I was nodding my head while reading the March 9 commentary by Liz Hanson, leader of the NDP. Unfortunately, if you substituted “NDP” or “Liberal” for “Yukon Party,” you could make the same comments.
No political party has supported locally owned businesses to any significant extent. I’ve been in the room when the NDP government of the day promised what was the mega-project of the time to a proponent that was going to use 90 per cent Outside contractors. No matter what the bid was, a winner had been pre-established. I’ve seen the Yukon Party do the same thing.
Political parties have different attributes and supposed principles, but the practical outcome ends up being who their friends are. Who will be rewarded, and who will be punished? No party has a gold standard of honesty and ethics that they hold to, no matter how it might affect their election chances.
The people that enter politics seem to do so with good motives, but quickly get subsumed by what they believe is necessary or “right” by their own lights. Justification then enters the room, and impartiality and integrity leave by another door.
As for awarding contracts, such as the current Faro reclamation work to Parsons Corporation from California? Does Ms. Hanson think that company is going to bring all their equipment and crew from elsewhere? Or are they going to be buying and leasing equipment in Canada, and hiring as many local operators as possible? That’s only good business sense. Maybe a Yukon general contractor isn’t getting the profit, but workers still benefit, as does the real estate market and other businesses.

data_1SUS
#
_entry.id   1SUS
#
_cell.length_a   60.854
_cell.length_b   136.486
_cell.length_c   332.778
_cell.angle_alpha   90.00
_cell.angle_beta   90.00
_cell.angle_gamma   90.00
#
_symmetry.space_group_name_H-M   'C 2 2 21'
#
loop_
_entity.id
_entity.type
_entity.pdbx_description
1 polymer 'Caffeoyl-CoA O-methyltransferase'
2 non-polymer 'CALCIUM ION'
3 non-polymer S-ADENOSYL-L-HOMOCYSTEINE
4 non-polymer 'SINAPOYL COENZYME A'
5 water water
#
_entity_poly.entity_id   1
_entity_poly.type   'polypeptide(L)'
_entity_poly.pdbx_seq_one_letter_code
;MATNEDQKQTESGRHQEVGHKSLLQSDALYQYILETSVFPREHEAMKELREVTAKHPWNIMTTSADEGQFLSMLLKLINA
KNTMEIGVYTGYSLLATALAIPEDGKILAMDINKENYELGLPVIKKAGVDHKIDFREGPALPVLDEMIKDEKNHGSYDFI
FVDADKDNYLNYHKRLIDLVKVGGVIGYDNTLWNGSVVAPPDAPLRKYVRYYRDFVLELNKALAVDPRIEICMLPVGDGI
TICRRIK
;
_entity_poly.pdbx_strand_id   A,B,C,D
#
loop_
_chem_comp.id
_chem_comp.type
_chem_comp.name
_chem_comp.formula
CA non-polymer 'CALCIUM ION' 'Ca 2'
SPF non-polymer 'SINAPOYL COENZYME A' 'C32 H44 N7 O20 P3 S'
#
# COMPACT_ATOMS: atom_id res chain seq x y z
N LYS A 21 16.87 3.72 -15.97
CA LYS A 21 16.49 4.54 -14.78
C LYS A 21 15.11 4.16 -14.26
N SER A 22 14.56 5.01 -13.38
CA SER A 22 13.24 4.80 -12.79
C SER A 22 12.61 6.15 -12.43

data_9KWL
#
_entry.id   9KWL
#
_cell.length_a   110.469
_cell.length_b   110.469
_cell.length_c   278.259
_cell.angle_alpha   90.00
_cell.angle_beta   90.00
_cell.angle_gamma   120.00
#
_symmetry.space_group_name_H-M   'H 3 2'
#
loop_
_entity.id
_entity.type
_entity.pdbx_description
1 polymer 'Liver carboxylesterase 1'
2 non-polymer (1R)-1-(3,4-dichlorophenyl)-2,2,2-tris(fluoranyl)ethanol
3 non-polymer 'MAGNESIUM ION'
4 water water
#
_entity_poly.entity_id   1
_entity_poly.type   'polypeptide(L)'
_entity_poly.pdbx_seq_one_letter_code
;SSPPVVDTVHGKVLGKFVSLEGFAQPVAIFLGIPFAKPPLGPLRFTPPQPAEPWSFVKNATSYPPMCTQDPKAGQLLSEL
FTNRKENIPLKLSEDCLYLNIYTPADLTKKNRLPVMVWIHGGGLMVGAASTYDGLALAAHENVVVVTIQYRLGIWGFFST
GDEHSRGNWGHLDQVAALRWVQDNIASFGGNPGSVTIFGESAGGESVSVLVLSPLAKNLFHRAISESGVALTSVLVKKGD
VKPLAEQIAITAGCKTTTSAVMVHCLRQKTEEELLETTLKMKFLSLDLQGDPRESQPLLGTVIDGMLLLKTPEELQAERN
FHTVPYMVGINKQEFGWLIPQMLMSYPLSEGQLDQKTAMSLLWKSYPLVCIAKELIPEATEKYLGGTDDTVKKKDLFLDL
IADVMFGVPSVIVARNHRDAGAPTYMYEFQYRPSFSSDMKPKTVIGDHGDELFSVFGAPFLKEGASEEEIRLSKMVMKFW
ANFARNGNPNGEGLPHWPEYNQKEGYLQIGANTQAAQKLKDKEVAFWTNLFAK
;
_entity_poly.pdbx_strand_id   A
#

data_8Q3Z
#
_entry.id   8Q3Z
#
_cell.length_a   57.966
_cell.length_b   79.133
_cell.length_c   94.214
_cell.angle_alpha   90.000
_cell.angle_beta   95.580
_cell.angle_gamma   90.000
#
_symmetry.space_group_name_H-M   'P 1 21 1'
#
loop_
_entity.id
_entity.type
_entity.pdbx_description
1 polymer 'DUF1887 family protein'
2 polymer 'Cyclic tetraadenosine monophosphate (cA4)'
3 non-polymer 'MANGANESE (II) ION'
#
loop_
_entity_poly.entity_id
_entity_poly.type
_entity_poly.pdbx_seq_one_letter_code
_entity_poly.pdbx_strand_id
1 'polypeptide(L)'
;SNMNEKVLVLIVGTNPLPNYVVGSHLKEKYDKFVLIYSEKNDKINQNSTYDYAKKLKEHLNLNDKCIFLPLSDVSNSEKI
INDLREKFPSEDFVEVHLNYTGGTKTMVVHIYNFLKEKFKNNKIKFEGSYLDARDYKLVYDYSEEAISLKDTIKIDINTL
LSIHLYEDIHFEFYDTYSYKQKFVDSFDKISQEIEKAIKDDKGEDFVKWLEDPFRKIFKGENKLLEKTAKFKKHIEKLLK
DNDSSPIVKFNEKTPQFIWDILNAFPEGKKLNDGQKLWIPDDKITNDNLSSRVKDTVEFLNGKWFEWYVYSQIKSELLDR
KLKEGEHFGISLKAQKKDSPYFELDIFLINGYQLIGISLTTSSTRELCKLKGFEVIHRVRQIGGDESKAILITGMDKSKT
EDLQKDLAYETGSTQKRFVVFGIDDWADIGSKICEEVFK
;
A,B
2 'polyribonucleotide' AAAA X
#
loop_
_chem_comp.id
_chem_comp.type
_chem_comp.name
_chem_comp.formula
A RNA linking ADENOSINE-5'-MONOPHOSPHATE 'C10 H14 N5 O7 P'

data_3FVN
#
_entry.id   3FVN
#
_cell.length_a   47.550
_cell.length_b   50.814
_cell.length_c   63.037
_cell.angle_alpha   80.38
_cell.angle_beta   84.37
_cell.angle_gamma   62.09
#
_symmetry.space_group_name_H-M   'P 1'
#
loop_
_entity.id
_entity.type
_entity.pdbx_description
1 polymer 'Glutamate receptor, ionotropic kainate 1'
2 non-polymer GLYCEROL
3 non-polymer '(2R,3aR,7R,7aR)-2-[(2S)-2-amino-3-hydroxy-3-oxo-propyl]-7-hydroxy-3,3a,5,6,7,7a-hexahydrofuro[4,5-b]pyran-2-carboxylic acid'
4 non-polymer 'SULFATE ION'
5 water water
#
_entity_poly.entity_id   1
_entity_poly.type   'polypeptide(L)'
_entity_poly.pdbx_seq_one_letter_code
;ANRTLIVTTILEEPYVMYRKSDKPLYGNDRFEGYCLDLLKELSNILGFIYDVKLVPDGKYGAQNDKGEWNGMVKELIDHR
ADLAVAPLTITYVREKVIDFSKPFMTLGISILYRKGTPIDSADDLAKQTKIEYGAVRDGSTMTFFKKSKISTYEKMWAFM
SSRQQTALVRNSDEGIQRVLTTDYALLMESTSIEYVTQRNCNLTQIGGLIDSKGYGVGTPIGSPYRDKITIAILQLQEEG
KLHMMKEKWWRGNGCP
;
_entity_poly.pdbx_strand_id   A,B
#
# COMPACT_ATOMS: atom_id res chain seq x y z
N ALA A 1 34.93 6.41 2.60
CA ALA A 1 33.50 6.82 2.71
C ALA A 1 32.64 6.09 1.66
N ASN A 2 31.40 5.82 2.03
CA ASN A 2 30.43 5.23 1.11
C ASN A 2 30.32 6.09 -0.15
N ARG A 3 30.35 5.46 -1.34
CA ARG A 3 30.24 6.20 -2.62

If we assume that the job has a base cost to operate, the difference in bids is largely profit. Companies like Parsons didn’t get to be that size by doing loss leaders everywhere. They probably do have the expertise to pare the bid to just what it needs to be, and the experience to perform a somewhat complicated endeavour successfully. Does the local contractor really need to buy a bigger yacht to anchor at Hoonah? Damn, I just sounded like the NDP used to!
It’s been a basic question in the Yukon for some time. Which is more important, universally fair competition, or some bias towards locally based business? It’s a can of worms. What is local? If you’re owned by Yukoners, is that local? If you’re a national chain with a local office, is that local?
I completely agree with Ms. Hanson’s call to compare original budget costs versus completed costs for capital projects. It’s a call she’s made before, and such information should routinely be compiled and available. A history of success could feed into the procurement process and might favour local contractors, but governments have been reluctant to go there, as it’s a different can of worms.
However, apparently the NDP are too lazy to look up the answers on publicly available sources, or use access to information, so have asked the Yukon Party to hand over the loaded gun to shoot them with. That might be a bit optimistic. With a territorial election looming, the party that makes an effort and has some facts may gain some votes.